Pub.: 03 Feb '16, Pinned: 30 Jun '17
Abstract: Meiotic drivers are genetic variants that selfishly manipulate the production of gametes to increase their own rate of transmission, often to the detriment of the rest of the genome and the individual that carries them. This genomic conflict potentially occurs whenever a diploid organism produces a haploid stage, and can have profound evolutionary impacts on gametogenesis, fertility, individual behaviour, mating system, population survival, and reproductive isolation. Multiple research teams are developing artificial drive systems for pest control, utilising the transmission advantage of drive to alter or exterminate target species. Here, we review current knowledge of how natural drive systems function, how drivers spread through natural populations, and the factors that limit their invasion.
Pub.: 28 Feb '16, Pinned: 30 Jun '17
Abstract: Sex chromosome meiotic drive, the non-Mendelian transmission of sex chromosomes, is the expression of an intragenomic conflict that can have extreme evolutionary consequences. However, the molecular bases of such conflicts remain poorly understood. Here, we show that a young and rapidly evolving X-linked heterochromatin protein 1 (HP1) gene, HP1D2, plays a key role in the classical Paris sex-ratio (SR) meiotic drive occurring in Drosophila simulans. Driver HP1D2 alleles prevent the segregation of the Y chromatids during meiosis II, causing female-biased sex ratio in progeny. HP1D2 accumulates on the heterochromatic Y chromosome in male germ cells, strongly suggesting that it controls the segregation of sister chromatids through heterochromatin modification. We show that Paris SR drive is a consequence of dysfunctional HP1D2 alleles that fail to prepare the Y chromosome for meiosis, thus providing evidence that the rapid evolution of genes controlling the heterochromatin structure can be a significant source of intragenomic conflicts.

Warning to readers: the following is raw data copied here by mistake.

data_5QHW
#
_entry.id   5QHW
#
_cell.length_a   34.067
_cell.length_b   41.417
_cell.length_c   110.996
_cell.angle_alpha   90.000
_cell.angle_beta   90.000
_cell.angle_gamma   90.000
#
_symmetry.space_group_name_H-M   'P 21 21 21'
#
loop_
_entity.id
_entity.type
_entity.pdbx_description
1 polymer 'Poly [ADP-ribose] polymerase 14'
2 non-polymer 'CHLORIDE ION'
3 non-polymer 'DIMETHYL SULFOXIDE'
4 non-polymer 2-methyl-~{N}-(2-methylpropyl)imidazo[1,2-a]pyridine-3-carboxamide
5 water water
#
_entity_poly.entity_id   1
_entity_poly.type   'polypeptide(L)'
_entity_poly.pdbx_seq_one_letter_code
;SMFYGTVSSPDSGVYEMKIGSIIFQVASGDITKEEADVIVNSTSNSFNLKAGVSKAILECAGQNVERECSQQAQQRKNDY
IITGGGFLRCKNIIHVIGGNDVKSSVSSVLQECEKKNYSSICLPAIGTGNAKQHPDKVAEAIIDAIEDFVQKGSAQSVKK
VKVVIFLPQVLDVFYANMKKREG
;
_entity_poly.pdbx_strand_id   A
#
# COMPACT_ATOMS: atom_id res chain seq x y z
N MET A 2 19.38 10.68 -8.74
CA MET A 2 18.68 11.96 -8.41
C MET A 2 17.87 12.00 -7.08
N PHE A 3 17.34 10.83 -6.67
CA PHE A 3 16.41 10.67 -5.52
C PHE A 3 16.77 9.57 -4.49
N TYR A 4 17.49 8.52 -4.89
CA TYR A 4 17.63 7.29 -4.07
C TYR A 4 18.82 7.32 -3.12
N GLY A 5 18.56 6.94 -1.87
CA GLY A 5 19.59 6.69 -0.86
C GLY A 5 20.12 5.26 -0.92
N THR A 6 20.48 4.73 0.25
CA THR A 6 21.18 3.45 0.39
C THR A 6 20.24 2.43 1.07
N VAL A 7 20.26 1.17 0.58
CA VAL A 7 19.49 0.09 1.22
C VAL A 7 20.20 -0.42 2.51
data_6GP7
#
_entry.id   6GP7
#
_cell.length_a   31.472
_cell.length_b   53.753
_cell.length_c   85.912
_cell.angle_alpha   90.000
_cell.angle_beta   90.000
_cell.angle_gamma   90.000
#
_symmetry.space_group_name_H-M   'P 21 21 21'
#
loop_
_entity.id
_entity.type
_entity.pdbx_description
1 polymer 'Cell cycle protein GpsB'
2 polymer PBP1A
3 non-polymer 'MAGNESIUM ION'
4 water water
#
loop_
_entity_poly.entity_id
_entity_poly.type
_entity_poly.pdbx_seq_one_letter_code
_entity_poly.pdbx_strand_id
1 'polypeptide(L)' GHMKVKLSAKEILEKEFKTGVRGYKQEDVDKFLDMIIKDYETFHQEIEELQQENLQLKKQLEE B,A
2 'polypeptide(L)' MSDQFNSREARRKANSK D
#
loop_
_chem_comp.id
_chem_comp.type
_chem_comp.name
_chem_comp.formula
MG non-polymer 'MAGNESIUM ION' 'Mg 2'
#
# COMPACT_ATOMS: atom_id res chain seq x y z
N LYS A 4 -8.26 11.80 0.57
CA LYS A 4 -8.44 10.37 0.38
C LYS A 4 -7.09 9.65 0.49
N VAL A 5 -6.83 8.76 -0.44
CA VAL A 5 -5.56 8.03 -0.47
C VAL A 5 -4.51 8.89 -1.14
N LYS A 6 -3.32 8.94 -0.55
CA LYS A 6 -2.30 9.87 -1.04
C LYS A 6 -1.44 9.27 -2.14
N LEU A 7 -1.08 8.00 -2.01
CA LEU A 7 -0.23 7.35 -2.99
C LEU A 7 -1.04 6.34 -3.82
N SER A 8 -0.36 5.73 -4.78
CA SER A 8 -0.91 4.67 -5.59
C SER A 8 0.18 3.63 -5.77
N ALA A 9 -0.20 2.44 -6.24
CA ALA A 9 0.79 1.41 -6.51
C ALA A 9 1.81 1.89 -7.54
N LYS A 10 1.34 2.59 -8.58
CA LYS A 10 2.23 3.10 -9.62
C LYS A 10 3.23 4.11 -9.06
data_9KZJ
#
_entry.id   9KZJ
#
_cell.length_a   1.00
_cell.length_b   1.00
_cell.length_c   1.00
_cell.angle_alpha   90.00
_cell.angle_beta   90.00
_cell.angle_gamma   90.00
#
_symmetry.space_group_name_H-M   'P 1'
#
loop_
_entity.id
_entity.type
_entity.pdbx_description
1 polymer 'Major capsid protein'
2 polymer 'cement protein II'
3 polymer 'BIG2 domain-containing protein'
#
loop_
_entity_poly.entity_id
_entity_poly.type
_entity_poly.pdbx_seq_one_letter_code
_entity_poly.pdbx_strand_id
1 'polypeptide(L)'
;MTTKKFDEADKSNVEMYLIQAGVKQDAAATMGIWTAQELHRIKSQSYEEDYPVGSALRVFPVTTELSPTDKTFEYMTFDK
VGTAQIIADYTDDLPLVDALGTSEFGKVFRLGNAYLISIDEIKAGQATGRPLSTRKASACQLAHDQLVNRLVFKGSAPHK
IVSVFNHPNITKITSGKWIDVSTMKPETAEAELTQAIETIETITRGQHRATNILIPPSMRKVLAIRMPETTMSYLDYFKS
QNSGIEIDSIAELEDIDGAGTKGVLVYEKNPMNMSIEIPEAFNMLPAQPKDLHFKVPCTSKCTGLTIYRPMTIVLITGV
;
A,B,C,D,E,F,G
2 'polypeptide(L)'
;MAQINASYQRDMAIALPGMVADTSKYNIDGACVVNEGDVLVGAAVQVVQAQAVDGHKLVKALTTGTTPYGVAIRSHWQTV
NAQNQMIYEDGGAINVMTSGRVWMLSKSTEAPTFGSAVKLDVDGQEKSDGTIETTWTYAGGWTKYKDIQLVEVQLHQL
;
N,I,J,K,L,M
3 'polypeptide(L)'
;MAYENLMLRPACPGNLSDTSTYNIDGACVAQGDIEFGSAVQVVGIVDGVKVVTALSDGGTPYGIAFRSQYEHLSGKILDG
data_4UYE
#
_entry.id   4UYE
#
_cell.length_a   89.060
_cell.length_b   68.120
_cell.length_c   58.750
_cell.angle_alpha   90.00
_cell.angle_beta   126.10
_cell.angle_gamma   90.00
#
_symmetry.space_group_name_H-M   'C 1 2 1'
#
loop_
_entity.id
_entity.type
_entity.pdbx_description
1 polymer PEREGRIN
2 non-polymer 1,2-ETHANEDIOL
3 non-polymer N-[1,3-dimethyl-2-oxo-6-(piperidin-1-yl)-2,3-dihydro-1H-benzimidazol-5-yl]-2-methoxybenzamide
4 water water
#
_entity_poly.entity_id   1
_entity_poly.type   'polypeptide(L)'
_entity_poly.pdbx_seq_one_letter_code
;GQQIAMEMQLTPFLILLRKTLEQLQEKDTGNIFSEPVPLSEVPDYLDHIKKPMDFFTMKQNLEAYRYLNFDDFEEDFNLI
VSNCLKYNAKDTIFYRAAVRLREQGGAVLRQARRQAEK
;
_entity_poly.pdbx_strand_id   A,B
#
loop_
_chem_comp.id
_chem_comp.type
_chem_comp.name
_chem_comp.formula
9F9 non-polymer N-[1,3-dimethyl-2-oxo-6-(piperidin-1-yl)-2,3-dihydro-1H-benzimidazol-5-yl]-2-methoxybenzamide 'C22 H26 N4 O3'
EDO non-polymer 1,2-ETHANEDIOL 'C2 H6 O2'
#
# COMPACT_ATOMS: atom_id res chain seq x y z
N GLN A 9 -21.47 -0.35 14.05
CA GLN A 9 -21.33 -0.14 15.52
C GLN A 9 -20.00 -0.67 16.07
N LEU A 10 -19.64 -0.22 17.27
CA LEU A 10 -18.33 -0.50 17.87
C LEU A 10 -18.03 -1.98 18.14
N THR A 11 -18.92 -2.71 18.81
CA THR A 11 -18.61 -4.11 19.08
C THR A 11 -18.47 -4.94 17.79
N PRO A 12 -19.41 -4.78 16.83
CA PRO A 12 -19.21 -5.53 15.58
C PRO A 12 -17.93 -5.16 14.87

Pub.: 15 Mar '16, Pinned: 30 Jun '17
Abstract: Sexual antagonism and meiotic drive are sex‐specific evolutionary forces with the potential to shape genomic architecture. Previous theory has found that pairing two sexually antagonistic loci or combining sexual antagonism with meiotic drive at linked autosomal loci augments genetic variation, produces stable linkage disequilibrium (LD) and favours reduced recombination. However, the influence of these two forces has not been examined on the X chromosome, which is thought to be enriched for sexual antagonism and meiotic drive. We investigate the evolution of the X chromosome under both sexual antagonism and meiotic drive with two models: in one, both loci experience sexual antagonism; in the other, we pair a meiotic drive locus with a sexually antagonistic locus. We find that LD arises between the two loci in both models, even when the two loci freely recombine in females and that driving haplotypes will be enriched for male‐beneficial alleles, further skewing sex ratios in these populations. We introduce a new measure of LD, Dz′, which accounts for population allele frequencies and is appropriate for instances where these are sex specific. Both models demonstrate that natural selection favours modifiers that reduce the recombination rate. These results inform observed patterns of congealment found on driving X chromosomes and have implications for patterns of natural variation and the evolution of recombination rates on the X chromosome.
Pub.: 04 Apr '16, Pinned: 30 Jun '17